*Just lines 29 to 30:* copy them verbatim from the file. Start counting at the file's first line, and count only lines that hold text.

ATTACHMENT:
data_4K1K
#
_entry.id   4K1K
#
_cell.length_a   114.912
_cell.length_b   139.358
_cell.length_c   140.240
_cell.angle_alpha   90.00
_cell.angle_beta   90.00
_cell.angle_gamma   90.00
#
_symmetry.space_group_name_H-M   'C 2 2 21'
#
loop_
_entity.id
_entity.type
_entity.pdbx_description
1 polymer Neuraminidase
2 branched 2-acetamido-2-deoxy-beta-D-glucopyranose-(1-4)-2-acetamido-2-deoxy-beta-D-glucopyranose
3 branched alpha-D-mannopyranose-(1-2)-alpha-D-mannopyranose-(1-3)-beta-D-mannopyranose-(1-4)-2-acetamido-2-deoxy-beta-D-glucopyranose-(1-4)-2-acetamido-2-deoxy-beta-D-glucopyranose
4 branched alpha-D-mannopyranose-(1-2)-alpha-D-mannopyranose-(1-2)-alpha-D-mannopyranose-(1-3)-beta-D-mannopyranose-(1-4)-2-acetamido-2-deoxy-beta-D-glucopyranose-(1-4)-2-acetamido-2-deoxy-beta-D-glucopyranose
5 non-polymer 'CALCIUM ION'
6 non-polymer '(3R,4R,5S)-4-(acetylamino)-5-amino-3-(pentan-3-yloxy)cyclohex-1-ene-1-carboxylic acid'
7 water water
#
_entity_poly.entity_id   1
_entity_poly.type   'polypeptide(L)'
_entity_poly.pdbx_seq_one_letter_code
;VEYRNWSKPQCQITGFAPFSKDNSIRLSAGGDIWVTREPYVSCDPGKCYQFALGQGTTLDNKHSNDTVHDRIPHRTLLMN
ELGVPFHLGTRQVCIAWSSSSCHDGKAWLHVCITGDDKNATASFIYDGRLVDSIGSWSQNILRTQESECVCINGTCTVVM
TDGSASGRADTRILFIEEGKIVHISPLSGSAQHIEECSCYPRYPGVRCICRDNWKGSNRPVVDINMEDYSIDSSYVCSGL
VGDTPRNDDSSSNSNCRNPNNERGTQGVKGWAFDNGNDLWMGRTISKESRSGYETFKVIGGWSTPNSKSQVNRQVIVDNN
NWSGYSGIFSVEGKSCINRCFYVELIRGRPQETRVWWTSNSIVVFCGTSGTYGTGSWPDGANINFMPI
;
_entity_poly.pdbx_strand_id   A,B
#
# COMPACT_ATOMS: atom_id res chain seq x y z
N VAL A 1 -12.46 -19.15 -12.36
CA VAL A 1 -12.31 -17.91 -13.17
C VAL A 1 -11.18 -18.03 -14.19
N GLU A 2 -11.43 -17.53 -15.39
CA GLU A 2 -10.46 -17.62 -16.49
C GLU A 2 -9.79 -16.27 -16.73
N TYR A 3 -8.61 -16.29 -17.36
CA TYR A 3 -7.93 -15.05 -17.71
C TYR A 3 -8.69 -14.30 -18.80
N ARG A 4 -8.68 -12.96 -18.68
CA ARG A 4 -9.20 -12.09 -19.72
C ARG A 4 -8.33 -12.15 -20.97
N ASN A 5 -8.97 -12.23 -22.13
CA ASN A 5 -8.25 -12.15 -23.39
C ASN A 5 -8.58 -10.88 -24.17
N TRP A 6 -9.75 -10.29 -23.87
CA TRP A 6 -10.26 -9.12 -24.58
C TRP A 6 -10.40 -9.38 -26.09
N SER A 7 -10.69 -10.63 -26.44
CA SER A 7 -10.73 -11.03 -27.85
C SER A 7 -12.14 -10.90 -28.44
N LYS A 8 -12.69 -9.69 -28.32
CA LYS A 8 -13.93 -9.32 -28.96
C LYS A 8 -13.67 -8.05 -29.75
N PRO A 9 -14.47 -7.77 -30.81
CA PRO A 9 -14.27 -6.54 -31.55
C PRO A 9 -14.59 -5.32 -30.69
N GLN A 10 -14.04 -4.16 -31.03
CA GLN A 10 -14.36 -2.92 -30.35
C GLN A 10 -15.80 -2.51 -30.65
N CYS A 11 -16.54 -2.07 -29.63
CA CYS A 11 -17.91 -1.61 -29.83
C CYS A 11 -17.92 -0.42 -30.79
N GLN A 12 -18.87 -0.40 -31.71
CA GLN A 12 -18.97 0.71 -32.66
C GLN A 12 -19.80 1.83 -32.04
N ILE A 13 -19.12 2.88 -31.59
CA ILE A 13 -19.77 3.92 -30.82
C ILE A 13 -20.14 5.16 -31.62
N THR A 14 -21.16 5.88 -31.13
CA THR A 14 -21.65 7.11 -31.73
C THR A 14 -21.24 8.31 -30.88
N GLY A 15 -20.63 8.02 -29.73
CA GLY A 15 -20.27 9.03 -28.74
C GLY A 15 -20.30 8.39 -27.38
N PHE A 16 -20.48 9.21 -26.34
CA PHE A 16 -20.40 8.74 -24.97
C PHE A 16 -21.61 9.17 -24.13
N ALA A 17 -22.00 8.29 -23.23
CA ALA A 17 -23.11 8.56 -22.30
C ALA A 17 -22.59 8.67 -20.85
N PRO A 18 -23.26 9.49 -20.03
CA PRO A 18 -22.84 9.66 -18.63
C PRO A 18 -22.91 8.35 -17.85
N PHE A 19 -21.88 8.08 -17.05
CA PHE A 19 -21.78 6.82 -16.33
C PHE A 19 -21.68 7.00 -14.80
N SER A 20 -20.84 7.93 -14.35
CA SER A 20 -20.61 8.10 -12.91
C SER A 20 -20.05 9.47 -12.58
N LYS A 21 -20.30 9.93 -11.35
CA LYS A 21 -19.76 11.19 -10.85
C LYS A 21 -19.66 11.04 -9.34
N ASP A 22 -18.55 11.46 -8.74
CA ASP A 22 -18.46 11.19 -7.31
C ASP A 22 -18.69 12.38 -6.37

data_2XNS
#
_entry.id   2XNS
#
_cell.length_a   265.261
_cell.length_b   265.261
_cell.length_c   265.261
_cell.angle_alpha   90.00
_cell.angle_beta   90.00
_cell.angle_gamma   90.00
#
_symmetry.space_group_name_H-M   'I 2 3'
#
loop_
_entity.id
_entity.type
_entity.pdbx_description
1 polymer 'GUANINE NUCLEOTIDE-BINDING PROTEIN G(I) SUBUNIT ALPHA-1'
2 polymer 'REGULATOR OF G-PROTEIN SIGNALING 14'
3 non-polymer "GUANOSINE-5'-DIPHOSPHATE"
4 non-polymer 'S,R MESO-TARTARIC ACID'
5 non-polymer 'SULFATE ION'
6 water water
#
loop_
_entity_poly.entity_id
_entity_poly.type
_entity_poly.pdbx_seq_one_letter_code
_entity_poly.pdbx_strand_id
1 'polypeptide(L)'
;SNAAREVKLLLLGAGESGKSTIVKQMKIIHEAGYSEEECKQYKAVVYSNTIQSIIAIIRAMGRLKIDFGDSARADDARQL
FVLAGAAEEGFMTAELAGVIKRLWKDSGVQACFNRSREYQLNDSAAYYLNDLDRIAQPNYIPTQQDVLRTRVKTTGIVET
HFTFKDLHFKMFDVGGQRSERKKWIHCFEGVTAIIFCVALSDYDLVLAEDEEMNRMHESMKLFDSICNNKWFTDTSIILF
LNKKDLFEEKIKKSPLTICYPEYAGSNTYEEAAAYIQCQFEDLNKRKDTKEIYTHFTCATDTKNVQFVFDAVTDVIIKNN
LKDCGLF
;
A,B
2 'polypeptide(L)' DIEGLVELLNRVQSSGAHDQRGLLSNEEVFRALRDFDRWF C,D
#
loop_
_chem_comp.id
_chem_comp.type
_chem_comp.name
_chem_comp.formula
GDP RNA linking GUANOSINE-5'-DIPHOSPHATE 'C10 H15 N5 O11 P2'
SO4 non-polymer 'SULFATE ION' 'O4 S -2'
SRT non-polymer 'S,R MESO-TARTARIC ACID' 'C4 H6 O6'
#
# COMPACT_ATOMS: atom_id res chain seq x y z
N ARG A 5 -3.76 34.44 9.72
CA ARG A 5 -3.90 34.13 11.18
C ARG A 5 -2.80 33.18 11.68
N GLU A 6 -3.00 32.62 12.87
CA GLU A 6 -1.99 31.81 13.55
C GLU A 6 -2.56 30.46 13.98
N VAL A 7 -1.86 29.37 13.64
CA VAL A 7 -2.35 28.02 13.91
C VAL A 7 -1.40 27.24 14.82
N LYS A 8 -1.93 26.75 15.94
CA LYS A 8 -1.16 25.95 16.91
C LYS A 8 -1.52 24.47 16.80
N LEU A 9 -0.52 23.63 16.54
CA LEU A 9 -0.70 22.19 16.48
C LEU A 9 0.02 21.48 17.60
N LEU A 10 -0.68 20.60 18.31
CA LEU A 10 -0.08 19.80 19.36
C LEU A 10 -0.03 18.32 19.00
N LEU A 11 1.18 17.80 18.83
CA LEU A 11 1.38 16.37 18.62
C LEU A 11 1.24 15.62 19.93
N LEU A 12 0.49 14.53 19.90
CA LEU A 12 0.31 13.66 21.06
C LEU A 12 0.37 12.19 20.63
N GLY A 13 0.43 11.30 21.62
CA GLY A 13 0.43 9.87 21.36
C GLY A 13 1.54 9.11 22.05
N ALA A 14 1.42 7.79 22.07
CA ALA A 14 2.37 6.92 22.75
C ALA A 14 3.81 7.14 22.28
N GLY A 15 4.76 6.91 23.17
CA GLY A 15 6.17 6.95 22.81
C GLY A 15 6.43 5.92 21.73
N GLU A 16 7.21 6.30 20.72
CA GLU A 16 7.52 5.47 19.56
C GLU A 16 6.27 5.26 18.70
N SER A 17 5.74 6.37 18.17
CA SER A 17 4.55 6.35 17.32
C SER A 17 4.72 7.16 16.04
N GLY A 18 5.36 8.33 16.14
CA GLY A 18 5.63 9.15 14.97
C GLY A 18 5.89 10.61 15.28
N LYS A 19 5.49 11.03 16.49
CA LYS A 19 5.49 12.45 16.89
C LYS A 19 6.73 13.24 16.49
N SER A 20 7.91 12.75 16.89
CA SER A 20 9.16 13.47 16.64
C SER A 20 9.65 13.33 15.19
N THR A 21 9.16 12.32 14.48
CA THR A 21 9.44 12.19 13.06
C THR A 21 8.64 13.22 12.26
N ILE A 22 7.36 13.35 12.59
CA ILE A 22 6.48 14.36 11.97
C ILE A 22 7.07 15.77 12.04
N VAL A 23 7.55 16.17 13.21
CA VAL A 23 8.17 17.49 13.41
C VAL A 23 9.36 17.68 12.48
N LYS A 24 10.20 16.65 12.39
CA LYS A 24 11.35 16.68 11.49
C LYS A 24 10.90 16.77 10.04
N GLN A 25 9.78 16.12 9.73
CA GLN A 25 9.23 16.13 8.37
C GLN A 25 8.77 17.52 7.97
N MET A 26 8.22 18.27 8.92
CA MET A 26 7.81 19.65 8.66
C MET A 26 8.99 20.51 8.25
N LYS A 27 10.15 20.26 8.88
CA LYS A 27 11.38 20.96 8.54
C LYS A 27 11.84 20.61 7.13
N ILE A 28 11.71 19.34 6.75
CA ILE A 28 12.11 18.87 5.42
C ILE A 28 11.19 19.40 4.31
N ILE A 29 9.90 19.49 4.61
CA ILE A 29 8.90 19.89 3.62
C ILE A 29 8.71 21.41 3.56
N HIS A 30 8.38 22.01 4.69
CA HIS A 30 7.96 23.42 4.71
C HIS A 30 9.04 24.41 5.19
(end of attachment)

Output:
;VEYRNWSKPQCQITGFAPFSKDNSIRLSAGGDIWVTREPYVSCDPGKCYQFALGQGTTLDNKHSNDTVHDRIPHRTLLMN
ELGVPFHLGTRQVCIAWSSSSCHDGKAWLHVCITGDDKNATASFIYDGRLVDSIGSWSQNILRTQESECVCINGTCTVVM